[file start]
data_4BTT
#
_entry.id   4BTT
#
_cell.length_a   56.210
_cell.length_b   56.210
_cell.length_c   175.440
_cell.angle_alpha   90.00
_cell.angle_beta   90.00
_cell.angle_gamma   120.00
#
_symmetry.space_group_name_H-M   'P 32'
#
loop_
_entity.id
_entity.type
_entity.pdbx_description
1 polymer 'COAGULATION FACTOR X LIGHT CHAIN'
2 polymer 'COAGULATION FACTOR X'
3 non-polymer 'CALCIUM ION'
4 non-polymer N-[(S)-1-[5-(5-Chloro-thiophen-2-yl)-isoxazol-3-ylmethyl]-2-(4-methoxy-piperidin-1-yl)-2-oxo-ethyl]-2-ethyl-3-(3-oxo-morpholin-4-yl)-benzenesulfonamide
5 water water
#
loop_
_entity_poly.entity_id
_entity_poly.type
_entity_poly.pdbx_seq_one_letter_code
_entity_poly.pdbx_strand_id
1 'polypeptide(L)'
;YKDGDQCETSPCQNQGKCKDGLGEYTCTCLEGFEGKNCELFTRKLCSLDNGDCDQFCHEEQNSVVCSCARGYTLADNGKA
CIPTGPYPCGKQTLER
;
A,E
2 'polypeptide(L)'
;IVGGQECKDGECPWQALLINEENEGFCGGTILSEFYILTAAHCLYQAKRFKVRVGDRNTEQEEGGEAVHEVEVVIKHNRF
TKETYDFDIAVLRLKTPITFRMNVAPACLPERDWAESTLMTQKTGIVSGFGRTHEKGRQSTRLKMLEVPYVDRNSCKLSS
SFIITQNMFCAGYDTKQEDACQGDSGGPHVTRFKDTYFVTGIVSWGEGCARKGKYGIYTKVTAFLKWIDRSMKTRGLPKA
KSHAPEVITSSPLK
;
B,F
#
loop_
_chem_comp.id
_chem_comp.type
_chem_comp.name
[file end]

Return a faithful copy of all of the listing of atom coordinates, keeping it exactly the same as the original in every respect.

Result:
data_4BTT
#
_entry.id   4BTT
#
_cell.length_a   56.210
_cell.length_b   56.210
_cell.length_c   175.440
_cell.angle_alpha   90.00
_cell.angle_beta   90.00
_cell.angle_gamma   120.00
#
_symmetry.space_group_name_H-M   'P 32'
#
loop_
_entity.id
_entity.type
_entity.pdbx_description
1 polymer 'COAGULATION FACTOR X LIGHT CHAIN'
2 polymer 'COAGULATION FACTOR X'
3 non-polymer 'CALCIUM ION'
4 non-polymer N-[(S)-1-[5-(5-Chloro-thiophen-2-yl)-isoxazol-3-ylmethyl]-2-(4-methoxy-piperidin-1-yl)-2-oxo-ethyl]-2-ethyl-3-(3-oxo-morpholin-4-yl)-benzenesulfonamide
5 water water
#
loop_
_entity_poly.entity_id
_entity_poly.type
_entity_poly.pdbx_seq_one_letter_code
_entity_poly.pdbx_strand_id
1 'polypeptide(L)'
;YKDGDQCETSPCQNQGKCKDGLGEYTCTCLEGFEGKNCELFTRKLCSLDNGDCDQFCHEEQNSVVCSCARGYTLADNGKA
CIPTGPYPCGKQTLER
;
A,E
2 'polypeptide(L)'
;IVGGQECKDGECPWQALLINEENEGFCGGTILSEFYILTAAHCLYQAKRFKVRVGDRNTEQEEGGEAVHEVEVVIKHNRF
TKETYDFDIAVLRLKTPITFRMNVAPACLPERDWAESTLMTQKTGIVSGFGRTHEKGRQSTRLKMLEVPYVDRNSCKLSS
SFIITQNMFCAGYDTKQEDACQGDSGGPHVTRFKDTYFVTGIVSWGEGCARKGKYGIYTKVTAFLKWIDRSMKTRGLPKA
KSHAPEVITSSPLK
;
B,F
#
loop_
_chem_comp.id
_chem_comp.type
_chem_comp.name